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Final reminders

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Don't take your home off the market for a buyer who has not exchanged contracts on their own home. Until this happens you have no guarantee whatsoever how long it will be before they are genuinely in a position to go through with the purchase of your property.

Similarly, don't exchange on a property you are buying until you have exchanged contracts on your existing home. If you do, then we have it on good authority that the old sod Murphy has decreed your buyer will pull out, the result being an expensive bridging loan for you to be able to buy your new home if you still decide to go ahead.

Whoever the buyers are and whatever their tastes, you have to remember that you are not going to be living with these people. Just because you are chic and sophisticated, it doesn't mean that you should do anything to hinder their plans for turning your (soon to be ex) home into a tacky mess of uncoordinated colours.

Personality conflict is said to be the primary cause of around 10 percent of broken down negotiations - don't allow yourself to be added to this statistic. Keep things civil even if you fail to keep your emotions separate from your negotiations. Being rude doesn't get you anywhere and is frankly just…rude.

So don't let your personality get in the way of negotiations. It doesn't really pay to be sentimental with your home. You may not like the buyer, but letting that obstruct proceedings could put the sale in jeopardy, and you never really know when another buyer is going to come along.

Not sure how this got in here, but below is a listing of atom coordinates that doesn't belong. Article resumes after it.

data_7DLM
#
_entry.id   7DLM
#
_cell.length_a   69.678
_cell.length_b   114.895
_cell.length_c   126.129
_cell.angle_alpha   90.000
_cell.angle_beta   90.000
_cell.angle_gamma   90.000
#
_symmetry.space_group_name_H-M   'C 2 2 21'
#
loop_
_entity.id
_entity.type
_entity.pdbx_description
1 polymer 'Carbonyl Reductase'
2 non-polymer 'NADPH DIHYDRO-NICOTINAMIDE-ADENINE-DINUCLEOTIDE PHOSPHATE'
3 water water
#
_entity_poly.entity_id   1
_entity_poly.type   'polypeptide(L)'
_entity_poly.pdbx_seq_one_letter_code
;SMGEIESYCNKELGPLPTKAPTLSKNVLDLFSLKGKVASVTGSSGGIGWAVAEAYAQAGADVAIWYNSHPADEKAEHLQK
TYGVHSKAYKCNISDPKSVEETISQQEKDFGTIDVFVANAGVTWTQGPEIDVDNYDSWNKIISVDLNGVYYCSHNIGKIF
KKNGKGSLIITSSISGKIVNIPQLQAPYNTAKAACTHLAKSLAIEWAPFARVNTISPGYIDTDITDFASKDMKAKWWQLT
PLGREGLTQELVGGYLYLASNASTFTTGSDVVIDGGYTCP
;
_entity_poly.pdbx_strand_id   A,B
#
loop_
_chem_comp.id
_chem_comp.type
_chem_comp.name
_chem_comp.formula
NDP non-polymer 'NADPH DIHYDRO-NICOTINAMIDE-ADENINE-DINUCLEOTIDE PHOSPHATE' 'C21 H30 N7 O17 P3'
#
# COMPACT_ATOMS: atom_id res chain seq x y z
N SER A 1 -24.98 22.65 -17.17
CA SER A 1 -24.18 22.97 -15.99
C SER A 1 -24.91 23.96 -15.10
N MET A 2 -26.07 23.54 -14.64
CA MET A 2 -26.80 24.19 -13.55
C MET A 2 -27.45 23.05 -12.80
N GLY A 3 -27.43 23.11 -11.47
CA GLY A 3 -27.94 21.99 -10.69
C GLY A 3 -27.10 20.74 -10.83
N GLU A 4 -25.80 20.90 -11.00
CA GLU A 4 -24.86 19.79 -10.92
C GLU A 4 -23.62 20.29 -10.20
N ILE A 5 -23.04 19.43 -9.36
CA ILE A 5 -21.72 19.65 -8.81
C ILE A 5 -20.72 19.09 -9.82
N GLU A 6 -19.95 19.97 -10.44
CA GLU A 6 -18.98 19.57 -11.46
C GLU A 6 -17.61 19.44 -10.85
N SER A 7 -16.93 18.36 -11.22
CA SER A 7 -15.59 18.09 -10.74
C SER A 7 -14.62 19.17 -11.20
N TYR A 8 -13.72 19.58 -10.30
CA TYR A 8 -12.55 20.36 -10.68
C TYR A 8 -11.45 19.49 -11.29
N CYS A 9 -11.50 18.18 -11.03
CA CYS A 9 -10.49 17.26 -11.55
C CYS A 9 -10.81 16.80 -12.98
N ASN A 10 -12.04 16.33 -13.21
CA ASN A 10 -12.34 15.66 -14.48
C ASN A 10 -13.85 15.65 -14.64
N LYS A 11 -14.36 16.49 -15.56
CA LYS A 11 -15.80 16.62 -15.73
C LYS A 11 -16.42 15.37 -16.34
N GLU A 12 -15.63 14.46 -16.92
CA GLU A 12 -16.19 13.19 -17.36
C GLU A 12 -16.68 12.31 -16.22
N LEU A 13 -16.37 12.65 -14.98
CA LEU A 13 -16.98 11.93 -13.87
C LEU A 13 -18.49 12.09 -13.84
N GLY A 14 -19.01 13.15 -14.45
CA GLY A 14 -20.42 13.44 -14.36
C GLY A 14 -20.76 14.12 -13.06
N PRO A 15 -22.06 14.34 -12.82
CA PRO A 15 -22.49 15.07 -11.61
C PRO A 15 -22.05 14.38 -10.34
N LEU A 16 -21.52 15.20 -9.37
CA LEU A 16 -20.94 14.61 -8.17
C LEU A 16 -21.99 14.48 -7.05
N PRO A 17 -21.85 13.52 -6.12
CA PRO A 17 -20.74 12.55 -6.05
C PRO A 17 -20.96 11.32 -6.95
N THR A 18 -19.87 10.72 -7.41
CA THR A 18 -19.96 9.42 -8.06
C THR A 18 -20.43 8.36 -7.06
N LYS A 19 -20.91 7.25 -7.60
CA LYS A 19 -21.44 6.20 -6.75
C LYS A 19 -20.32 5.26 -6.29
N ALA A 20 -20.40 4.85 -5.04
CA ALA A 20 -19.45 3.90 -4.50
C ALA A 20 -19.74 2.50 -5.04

Sale agreed
Once you have agreed a price, it is a good idea to send a letter of confirmation to the buyer and to the estate agent. This shows everyone that you are on the ball and gives everyone involved a concrete reference of what is going on.

The letter should include details of the price that has been agreed and preliminary details of what items are to be included in the sale. You should also request details of the buyer's solicitor. Your agent may do this on your behalf, but there is no harm in you contacting the buyer directly if information seems to be slow in finding its way to you.

You also need to inform your own solicitor that you have agreed the sale and provide them with the buyer's name and address, the contact details for the estate agent for their records and when you receive the details yourself, the name and address of the buyer's solicitor. From here on in, your solicitor will become increasingly involved and in an ideal world, will be working hard with the buyer's solicitor to drive the sale forward.

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